What is a Two Stage Furnace & How Does it Work?

What is a Two Stage Furnace & How Does it Work

Did Someone Say Two Stage Furnace? 

Contractors like to throw around technical words and specifications when making a sale, and HVAC contractors are no exception. 

We sometimes get asked about two-stage furnaces and whether or not they are worth the extra money, and as you might imagine, the answer is that it depends.

There are several factors to consider when deciding whether to buy a two-stage furnace, including the average temperature for your region and your budget.

However, one thing is sure, two-stage furnaces are far superior to their single-stage counterparts.

In this article, we will explain what a two-stage furnace is, how it works, and the benefits of buying one, and hopefully help you answer the question of whether or not a two-stage furnace is right for you and your home.

Breakdown of residential central HVAC system showing furnace air flow
Breakdown of residential central HVAC system showing furnace air flow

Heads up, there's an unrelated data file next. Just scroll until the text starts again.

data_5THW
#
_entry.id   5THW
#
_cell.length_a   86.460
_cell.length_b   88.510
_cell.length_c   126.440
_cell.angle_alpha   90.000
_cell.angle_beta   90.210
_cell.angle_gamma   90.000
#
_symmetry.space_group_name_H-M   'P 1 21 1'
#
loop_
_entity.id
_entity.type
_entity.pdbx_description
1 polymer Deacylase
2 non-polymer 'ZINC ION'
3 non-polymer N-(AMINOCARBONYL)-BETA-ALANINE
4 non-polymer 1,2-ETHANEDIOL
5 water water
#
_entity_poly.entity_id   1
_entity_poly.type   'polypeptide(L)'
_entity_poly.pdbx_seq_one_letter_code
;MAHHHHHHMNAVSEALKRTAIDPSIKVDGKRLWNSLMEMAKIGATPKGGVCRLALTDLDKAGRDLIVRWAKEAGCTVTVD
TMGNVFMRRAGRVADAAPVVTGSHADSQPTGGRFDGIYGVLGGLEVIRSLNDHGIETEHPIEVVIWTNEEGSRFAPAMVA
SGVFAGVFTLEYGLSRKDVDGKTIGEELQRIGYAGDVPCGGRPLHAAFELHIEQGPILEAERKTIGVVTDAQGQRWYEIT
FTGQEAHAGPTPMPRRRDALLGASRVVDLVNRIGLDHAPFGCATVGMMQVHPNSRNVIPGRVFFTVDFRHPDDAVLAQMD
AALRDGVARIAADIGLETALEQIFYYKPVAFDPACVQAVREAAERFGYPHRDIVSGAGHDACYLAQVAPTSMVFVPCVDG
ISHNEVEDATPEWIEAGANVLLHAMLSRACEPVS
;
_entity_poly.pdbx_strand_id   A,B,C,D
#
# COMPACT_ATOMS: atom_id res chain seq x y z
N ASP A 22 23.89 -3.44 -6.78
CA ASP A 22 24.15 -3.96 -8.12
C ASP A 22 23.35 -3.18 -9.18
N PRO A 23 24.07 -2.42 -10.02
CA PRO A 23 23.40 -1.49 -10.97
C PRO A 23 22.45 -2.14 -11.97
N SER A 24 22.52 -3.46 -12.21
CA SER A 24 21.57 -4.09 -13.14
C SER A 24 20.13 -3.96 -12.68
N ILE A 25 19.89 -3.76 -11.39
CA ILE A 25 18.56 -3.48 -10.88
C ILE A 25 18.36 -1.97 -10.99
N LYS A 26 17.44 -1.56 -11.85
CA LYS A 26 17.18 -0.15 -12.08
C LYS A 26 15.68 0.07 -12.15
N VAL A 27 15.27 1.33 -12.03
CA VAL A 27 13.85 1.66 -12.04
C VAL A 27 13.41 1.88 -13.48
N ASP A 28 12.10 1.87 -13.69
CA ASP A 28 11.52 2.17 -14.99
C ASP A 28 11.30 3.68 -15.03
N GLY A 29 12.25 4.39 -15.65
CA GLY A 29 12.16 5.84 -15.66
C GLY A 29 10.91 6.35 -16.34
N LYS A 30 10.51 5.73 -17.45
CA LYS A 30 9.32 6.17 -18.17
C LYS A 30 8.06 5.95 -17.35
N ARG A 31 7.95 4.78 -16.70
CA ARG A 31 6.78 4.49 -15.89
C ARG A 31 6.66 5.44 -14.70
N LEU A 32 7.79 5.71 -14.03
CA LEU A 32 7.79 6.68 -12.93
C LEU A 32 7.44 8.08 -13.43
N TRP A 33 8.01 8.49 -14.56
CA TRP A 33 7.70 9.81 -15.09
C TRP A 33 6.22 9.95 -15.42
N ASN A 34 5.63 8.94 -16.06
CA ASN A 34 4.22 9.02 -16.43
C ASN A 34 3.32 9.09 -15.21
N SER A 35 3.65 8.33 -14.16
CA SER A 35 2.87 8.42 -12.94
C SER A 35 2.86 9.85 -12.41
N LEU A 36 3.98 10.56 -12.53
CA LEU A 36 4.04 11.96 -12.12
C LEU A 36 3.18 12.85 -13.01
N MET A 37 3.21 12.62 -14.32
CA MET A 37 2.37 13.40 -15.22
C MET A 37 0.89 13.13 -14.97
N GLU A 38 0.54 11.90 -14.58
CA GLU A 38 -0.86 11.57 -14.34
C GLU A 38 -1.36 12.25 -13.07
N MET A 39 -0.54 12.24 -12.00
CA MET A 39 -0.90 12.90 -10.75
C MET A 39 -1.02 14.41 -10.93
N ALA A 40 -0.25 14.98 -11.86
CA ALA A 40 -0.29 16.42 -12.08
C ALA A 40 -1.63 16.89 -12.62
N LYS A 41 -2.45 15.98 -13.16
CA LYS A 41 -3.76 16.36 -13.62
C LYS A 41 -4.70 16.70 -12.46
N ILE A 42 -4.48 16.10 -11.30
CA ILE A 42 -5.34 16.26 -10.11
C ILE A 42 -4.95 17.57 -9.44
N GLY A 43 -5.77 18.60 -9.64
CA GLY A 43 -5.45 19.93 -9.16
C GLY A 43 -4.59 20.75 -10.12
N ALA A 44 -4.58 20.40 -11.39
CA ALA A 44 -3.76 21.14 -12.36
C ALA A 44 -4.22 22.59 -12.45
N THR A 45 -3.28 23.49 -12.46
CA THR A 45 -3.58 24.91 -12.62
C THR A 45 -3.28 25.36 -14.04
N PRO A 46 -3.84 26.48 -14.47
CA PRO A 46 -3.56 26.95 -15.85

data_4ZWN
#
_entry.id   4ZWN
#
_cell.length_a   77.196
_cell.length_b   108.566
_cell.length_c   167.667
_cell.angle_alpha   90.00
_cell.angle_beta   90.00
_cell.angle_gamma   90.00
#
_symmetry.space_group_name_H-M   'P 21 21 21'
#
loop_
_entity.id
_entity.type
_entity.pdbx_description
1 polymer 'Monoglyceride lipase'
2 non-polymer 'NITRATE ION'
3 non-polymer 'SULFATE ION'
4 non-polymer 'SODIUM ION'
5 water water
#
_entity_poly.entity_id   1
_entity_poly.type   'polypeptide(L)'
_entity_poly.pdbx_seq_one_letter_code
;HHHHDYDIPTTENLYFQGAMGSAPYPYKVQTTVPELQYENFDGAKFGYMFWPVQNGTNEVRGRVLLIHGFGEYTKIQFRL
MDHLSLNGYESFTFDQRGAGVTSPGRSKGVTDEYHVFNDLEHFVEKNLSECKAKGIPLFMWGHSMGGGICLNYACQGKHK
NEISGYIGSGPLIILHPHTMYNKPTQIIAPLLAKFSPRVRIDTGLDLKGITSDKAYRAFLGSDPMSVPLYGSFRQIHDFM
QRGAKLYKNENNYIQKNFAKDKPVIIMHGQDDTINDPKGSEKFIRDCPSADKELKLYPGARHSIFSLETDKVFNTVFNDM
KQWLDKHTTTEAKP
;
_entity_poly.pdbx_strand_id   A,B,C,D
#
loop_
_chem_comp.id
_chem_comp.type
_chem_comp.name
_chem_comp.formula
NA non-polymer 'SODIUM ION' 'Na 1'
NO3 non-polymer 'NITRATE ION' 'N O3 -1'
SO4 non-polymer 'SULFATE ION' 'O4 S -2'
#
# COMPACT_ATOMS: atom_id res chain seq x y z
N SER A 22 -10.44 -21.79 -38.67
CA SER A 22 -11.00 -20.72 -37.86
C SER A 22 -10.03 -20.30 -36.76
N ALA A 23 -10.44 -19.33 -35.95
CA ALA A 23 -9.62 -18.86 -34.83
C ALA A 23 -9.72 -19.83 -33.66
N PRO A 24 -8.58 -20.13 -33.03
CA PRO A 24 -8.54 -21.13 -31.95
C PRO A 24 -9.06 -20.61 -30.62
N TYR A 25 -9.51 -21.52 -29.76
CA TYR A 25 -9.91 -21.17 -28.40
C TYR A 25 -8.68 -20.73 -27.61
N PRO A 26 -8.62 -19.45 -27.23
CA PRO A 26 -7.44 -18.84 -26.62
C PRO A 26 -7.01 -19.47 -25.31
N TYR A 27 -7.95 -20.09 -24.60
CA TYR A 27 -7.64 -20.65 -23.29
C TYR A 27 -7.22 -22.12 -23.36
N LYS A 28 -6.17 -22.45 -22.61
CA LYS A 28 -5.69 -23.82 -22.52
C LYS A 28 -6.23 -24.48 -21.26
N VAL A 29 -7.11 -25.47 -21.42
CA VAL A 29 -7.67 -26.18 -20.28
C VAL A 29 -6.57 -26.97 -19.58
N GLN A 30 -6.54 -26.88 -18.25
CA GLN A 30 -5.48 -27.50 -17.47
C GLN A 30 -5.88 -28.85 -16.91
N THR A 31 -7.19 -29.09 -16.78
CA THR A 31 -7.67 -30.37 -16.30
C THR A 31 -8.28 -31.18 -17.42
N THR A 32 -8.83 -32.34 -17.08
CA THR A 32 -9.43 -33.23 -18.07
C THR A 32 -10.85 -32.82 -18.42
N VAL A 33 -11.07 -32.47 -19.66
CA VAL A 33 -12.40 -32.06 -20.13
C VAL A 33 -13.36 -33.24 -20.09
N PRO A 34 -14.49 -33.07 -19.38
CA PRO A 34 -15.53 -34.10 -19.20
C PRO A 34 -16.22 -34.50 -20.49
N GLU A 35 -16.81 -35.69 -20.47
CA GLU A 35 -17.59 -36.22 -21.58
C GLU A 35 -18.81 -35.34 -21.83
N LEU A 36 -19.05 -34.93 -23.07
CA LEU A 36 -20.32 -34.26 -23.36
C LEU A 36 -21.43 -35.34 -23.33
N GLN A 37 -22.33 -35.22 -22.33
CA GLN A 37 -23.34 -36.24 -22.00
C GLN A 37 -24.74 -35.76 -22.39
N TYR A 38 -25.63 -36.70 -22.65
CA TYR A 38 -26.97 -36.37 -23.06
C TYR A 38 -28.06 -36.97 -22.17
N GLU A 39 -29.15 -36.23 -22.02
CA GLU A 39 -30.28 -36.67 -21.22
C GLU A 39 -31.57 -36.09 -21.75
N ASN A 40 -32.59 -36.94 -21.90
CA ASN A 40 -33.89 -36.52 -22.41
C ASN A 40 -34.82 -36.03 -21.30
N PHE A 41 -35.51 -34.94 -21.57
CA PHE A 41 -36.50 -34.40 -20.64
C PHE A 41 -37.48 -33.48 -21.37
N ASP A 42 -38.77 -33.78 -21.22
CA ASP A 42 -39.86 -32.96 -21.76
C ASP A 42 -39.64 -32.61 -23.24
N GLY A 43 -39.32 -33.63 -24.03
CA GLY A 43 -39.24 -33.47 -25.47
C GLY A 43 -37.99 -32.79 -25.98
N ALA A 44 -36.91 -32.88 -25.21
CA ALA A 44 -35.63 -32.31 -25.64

⭐ What is a Two Stage Furnace?

A two-stage gas furnace has two distinct levels of heat output. High output for really cold days and lower output for those milder days in winter. 80% of the time, the low setting is more than adequate to meet most household heating demands. This means furnaces run for longer and provide better heat distribution eliminating temperature swings.

A two speed furnace uses a different programming set than the average single-stage furnace.

So, when it is only moderately cold inside, the furnace’s control board opens the fuel control valve to the partially open position.

Then, it heats the house to the desired temperature before turning it off.

If the house is cooling a lot quicker than expected, for instance, on a miserably cold day with really low outdoor temperatures, then the control panel opens the valve to the fully open position, where the gas furnace runs at full power to heat your home.

Furnace control board repair

🔥 How Does Your Furnace Do This?

Well, much of the technology is proprietary.

Still, the gist of it is that the position of your valve is based on how often the thermostat is kicking your furnace on and off and the difference between the temperature set on the thermostat and the actual temperature of the house.

For instance, if it is only moderately cold, it would not require a fully open position on the furnace.

You can kind of think of the operation of a two-stage furnace as being kind of like the gas pedal in your car.

For example, if you are driving on the Autobahn in Germany, you will probably need to floor the gas pedal but not so much when you are stuck in traffic in California.

Just like your gas pedal, a two-stage furnace can vary the amount of fuel used.

⭐ How Does a Two-Stage Furnace Work?